And so in time her perception changed, and the way she saw herself. The beauty she so proudly carried now became her shame. She saw herself as a monster of sorts, a vile and murderous being, who sang a song of enticing nature to ensnare and lure more victims. While her intention never grew malicious, she saw herself as such, and as she tried to project her feelings of inadequacies, her song became more pained. And yet the sadder the song she sang, the more ‘heroes’ lined up to challenge the tone. Yet the more challengers to her tone she faced, the more bitter and harsh the disappointment. And as each one’s love was proclaimed unrequited, it ended rebuffed and dashed and destroyed despite intentions of another nature.
The myth of love, one time sought-after, became a source of derision. The futility of its supposed charm grew hideous and a looming specter. A false mirage of enticing comfort, and misery was its reality. And so our fair and lovely siren sang out against this ‘love’. She sang instead of lust and want and the visions in her head.
Meanwhile lived adrift at sea, a dark and surly pirate. His only passion was want, his arrogant and articulate tongue his weapon of choice. He roamed the seas with restless want, seeking to quaff his voracious appetite. And many a beauty did he possess, who desired to give him roots. Yet he rebuffed them all, having taken from them all he needed. The lusty pleasures whet his appetite, yet left him ever hungry. He cared for none he hurt or squandered, but only for his own glee. Until the day he heard her song, and the source of its melody he did seek.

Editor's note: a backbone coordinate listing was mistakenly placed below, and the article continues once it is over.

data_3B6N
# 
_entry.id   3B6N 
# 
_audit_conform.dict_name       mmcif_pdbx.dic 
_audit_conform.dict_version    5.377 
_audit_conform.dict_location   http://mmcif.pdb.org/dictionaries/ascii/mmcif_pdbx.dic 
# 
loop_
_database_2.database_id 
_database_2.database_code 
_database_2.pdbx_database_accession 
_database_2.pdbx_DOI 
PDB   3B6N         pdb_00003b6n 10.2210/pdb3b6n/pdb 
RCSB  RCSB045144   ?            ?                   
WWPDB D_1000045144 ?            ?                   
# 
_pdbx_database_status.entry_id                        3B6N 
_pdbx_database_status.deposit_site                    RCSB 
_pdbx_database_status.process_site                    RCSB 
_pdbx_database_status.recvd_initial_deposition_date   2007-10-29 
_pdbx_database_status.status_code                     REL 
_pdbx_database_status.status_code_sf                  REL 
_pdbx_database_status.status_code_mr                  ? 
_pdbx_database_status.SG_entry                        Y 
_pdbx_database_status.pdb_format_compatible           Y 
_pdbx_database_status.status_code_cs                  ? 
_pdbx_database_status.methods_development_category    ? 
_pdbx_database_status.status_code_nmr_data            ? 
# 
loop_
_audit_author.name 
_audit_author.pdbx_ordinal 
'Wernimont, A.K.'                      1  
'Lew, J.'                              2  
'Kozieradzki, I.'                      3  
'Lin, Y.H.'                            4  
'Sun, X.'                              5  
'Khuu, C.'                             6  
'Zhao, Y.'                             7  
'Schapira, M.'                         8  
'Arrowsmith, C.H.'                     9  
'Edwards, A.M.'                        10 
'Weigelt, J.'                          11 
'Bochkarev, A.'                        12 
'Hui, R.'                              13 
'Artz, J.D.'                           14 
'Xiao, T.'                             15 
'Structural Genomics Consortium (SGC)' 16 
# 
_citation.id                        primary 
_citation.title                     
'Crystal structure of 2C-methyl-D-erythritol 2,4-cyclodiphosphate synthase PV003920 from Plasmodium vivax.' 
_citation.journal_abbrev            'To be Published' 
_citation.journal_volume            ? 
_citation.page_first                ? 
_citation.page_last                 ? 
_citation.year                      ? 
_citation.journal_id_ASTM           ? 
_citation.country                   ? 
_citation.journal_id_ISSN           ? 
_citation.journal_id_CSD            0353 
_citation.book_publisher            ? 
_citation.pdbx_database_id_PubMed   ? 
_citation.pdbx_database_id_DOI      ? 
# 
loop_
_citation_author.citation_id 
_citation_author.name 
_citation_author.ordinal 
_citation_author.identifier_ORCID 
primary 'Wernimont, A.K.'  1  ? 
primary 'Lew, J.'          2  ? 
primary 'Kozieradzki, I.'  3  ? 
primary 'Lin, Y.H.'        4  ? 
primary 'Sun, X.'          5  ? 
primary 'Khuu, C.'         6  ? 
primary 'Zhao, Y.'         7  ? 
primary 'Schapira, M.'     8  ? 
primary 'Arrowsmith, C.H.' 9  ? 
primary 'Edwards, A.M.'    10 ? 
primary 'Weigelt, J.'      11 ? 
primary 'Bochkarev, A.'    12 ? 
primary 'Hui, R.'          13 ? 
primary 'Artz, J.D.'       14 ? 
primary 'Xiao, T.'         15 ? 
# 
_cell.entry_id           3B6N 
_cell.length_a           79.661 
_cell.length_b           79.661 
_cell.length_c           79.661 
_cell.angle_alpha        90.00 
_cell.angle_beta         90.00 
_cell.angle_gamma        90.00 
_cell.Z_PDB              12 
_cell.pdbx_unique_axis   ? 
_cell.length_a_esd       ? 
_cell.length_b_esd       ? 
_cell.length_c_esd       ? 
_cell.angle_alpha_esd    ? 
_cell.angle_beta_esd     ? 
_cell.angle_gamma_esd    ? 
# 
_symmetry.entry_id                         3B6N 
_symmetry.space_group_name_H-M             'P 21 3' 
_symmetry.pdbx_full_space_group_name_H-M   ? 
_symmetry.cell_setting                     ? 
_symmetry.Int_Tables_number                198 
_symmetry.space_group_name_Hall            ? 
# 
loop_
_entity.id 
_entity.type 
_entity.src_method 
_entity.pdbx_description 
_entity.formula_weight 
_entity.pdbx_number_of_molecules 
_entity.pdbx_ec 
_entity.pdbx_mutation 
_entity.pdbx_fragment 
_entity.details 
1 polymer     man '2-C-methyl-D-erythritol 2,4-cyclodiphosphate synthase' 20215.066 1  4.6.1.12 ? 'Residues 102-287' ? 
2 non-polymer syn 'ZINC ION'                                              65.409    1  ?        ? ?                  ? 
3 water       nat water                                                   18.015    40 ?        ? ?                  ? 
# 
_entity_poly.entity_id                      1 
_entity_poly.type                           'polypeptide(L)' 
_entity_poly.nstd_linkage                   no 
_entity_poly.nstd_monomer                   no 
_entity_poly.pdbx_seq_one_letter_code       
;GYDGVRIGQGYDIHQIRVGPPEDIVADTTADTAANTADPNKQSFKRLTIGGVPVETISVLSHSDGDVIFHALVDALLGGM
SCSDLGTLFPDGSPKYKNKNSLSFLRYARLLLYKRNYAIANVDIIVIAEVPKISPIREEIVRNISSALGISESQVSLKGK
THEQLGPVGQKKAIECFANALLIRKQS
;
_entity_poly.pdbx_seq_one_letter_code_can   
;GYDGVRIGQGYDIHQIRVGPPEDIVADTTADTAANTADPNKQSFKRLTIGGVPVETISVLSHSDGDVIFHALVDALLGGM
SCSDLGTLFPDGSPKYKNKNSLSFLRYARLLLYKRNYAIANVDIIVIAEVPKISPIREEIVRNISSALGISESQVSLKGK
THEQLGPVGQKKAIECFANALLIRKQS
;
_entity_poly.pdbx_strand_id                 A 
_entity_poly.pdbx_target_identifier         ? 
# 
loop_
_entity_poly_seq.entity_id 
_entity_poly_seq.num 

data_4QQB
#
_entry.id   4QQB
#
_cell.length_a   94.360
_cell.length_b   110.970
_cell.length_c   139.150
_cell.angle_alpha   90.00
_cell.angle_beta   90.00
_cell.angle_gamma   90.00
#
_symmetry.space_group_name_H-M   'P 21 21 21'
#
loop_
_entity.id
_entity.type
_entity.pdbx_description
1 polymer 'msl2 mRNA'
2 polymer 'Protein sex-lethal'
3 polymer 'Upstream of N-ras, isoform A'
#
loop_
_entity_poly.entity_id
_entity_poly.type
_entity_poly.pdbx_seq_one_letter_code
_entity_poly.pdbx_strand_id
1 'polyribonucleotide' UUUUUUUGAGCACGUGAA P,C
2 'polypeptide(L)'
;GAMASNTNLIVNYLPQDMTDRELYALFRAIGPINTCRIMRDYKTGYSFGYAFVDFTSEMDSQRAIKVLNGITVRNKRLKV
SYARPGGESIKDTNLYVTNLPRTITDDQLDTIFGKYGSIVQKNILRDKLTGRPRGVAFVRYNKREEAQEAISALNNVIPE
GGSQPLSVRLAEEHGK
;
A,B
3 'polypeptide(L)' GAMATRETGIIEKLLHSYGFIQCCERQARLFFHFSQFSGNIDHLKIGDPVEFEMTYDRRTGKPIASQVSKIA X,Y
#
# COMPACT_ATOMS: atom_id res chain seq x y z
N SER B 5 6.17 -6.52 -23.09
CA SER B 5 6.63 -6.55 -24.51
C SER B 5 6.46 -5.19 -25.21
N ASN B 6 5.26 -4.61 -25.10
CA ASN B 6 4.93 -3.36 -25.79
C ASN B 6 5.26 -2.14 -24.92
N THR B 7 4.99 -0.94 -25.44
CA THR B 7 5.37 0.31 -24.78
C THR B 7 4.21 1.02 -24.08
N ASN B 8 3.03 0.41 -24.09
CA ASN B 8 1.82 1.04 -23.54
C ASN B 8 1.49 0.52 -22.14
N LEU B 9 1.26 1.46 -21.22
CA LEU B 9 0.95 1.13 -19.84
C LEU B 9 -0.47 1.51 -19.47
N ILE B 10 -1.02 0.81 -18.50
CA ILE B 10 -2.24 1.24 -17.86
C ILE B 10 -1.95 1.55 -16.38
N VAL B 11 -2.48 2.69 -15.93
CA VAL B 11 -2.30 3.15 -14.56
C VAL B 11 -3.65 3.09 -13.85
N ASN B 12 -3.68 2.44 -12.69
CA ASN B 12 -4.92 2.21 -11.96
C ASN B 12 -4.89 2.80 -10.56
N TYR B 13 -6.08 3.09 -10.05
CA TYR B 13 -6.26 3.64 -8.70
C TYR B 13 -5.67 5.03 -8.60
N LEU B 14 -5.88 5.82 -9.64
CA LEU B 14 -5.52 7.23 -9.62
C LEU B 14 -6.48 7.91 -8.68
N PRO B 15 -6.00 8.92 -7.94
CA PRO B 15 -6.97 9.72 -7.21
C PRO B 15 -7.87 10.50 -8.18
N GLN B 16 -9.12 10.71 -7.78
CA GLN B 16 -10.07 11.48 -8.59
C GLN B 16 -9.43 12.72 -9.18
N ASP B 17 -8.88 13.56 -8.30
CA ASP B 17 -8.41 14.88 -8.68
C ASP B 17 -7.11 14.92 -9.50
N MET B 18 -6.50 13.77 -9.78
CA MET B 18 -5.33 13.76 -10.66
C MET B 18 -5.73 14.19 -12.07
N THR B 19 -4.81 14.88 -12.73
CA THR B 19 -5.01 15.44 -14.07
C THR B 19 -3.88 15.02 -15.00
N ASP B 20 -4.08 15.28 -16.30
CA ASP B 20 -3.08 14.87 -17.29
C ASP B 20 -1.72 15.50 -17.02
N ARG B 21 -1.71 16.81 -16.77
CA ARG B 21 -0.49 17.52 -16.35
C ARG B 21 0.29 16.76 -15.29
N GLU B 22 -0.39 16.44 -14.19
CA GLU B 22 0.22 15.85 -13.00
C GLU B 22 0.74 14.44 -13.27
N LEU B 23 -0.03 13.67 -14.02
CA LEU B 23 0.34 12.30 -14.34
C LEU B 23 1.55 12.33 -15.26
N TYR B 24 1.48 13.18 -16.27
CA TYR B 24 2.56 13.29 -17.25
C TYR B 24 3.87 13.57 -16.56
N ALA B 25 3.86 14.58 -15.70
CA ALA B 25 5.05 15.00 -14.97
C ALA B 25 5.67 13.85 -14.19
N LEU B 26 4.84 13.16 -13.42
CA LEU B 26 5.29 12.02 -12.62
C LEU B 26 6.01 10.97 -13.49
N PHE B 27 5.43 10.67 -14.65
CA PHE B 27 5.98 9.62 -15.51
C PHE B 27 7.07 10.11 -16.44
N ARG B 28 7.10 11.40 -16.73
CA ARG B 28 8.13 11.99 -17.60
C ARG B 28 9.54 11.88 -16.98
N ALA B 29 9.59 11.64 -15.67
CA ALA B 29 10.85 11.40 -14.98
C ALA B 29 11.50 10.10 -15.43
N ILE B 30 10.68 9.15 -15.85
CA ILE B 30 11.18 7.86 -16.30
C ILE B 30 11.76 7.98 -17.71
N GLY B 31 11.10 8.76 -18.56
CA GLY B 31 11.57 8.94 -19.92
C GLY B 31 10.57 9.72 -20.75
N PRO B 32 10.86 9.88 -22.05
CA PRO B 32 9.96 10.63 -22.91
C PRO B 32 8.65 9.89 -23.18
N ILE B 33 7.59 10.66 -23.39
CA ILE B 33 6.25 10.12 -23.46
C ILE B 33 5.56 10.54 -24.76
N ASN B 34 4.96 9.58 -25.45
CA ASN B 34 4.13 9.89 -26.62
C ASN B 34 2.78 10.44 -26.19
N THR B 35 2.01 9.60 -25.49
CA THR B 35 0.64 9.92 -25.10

And she saw him as he made his rounds, searching for other spoils. With a glint in his eye and a chip on his shoulder, she longed for him to please her. They saw each other from across the ways and longed to possess the other. He longed to take away her pain, whilst satisfy his own desire. And if the two results could entwine, how happy might they be?
But Fate conspired to keep them apart, to revel in their joint misery. It thrust many a storm in the path of the pirate’s vessel, tossing him any which way but hers yet keeping them within the other’s view. It teased them both with others as fodder for their incomparable vices, planting women in the path of him and placing a man into her care. They longed for each other while resisting the urge to so inhale the other, each keeping the other in view while feeding on other prey. Neither misery nor joy could be had while desire ensnared them so. They strove for the other as best they could, being driven further apart by Nature in Fate’s employ. Ah, cruel Fate! Why do you take such pleasure in spoiling the rare chance at contentment? You have the world at large to dispose of, yet revel in the misery of few.
The pirate could not content himself to waiting on his lass. He left one eye and his desires upon her, continuing his path of destruction. And she, she cared so tenderly for the one placed in her care. He was just another in a line of many who so brazenly swore his love and fealty in her, so misplaced in her rocky home. She did her duty as Nature and Fate demanded of her while they plotted her demise: the inevitable outcome awaiting all of mortal kind.
They enticed the other as they continued along their path, each without the other. Their desire for the other only increasing, the longer they kept apart. Each one only wanting the other, yet the other remains out of reach. And so they persist along separate paths, each hoping for the other, the pangs of want consume them both as they journey their road alone.